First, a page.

Survey of Animation: Lotte Reiniger

Lotte Reiniger was one of many different artist who used stop motion animation to create work that would not have been able to be portrayed in a similar manner in both live action filming or traditional animation. Reiniger’s style makes the upmost use of extremely intricate cut-out figures, objects and backgrounds. That’s not to say that this shadow puppetry is the only thing holding her work afloat. The animation, not just for the time, is quite fluid and holds life consistently well even in her more cartoony/abstract figures.

Reiniger’s film Cinderella (1922) illustrates a good example of the strong character animation, and it does so with more simplistic scenes, settings, and characters. Then around halfway into the film Cinderella receives her more elegant dress and the settings become a bit more intricate. Reiniger’s more intricate style really comes forth later and is essentially put on display in her 1935 film, Papageno.

There is an immediate difference in the presentation between Papageno and Cinderella. Scenes are no longer “boxed-in” with decorated edges allowing for more of a world to be set up around the story and characters. This allows for more of the character, and even more characters, animals, and flora to be shown in each shot. And the new open space is taken advantage of immediately.

Many of Reiniger’s films after Cinderella seem to also take place in more of a forest setting; as both The Magic Horse (1953), and Hansel and Gretel (1955). This seems to be almost an excuse for her to make exceedingly intricate scenes with many individual trees, bushes, leaves, and blades of grass. A forest or jungle setting sets up for details and Reiniger provides. And this is all without mentioning the direction that Reiniger also takes with her backgrounds in her films after Cinderella.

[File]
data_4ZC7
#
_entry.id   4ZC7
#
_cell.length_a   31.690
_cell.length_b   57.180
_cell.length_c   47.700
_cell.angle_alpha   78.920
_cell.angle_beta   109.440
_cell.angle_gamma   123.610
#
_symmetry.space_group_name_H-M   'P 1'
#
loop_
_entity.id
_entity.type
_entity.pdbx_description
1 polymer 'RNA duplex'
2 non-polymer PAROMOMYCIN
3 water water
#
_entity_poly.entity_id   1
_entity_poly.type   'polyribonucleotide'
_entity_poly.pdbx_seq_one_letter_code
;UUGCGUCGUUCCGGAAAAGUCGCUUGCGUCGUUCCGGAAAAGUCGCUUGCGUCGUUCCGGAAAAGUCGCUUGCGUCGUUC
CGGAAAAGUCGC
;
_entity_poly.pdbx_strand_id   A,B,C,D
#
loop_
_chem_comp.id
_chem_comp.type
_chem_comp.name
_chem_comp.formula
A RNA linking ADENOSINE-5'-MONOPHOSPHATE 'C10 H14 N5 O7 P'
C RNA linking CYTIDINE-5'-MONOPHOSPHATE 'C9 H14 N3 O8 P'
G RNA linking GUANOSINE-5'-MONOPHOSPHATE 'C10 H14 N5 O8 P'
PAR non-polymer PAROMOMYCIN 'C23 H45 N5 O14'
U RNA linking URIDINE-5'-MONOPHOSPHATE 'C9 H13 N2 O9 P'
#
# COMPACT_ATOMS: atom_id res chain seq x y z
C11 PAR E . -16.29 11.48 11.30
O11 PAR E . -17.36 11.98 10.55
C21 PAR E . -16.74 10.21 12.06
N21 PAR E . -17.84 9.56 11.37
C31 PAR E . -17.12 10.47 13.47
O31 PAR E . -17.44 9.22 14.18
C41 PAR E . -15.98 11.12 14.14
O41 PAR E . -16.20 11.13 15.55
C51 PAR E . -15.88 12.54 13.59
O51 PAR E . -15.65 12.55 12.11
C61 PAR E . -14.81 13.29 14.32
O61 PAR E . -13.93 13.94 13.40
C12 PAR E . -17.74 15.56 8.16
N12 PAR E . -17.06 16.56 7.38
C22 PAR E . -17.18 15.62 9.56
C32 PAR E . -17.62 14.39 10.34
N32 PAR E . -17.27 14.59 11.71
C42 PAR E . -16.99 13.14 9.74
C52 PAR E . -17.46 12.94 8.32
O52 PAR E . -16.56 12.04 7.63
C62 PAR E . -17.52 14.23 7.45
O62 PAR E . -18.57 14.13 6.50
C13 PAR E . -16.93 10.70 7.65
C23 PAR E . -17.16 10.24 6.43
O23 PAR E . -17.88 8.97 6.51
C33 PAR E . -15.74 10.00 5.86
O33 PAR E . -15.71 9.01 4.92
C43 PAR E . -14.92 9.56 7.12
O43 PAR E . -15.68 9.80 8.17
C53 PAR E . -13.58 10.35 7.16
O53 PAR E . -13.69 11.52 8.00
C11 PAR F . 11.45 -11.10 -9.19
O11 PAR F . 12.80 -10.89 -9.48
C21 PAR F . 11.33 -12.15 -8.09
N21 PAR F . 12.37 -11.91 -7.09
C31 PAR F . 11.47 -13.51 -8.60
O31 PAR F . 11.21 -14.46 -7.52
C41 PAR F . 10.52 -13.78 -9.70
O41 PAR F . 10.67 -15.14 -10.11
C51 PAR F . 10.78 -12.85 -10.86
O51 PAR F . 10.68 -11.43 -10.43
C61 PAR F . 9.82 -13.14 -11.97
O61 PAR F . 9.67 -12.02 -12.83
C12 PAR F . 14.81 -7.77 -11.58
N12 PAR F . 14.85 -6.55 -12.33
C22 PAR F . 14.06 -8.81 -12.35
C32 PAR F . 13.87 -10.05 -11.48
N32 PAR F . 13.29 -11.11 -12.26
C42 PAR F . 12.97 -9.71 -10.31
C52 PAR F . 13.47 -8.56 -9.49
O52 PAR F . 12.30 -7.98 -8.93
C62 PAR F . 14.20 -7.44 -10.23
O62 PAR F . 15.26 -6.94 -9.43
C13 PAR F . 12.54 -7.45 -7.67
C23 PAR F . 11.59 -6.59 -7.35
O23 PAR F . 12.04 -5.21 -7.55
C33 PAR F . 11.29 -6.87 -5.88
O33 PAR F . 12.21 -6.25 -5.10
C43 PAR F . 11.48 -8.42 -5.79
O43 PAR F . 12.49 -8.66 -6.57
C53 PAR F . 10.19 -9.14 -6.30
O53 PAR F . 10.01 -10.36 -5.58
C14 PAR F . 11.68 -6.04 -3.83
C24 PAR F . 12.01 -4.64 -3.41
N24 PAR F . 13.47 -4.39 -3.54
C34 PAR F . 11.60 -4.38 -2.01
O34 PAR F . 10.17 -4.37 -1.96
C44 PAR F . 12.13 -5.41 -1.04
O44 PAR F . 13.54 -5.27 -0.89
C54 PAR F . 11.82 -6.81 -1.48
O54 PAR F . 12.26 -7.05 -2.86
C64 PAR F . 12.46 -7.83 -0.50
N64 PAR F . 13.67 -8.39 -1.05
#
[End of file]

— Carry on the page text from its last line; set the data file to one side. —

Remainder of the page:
There is a huge jump from Reiniger putting essentially all objects in a scene only in the foreground. With Papageno she begins making elaborate greyscale backgrounds for her films that seem to just get more detailed with each of her films. The backgrounds in Papageno are sort of hazy, but become more clear and defined in The Magic Horse, and then even more so in Hansel and Gretel where there is not just forest to work with but huts and buildings too.

Overall, it is the sharpness and cleanness of the edges of everything that Reiniger cuts out for her films is on a level that traditional animation might not allow to move as freely as it does in her work. And something similar can be said for live action film; there is more of a graininess to the motion and capture of movement and detail in a live action film.

The fact that her work is close to the lens of the camera, like traditional animation, but also made of something that feels more organic or of something we could feel the texture of out of the film is really the true accomplishment of her works.

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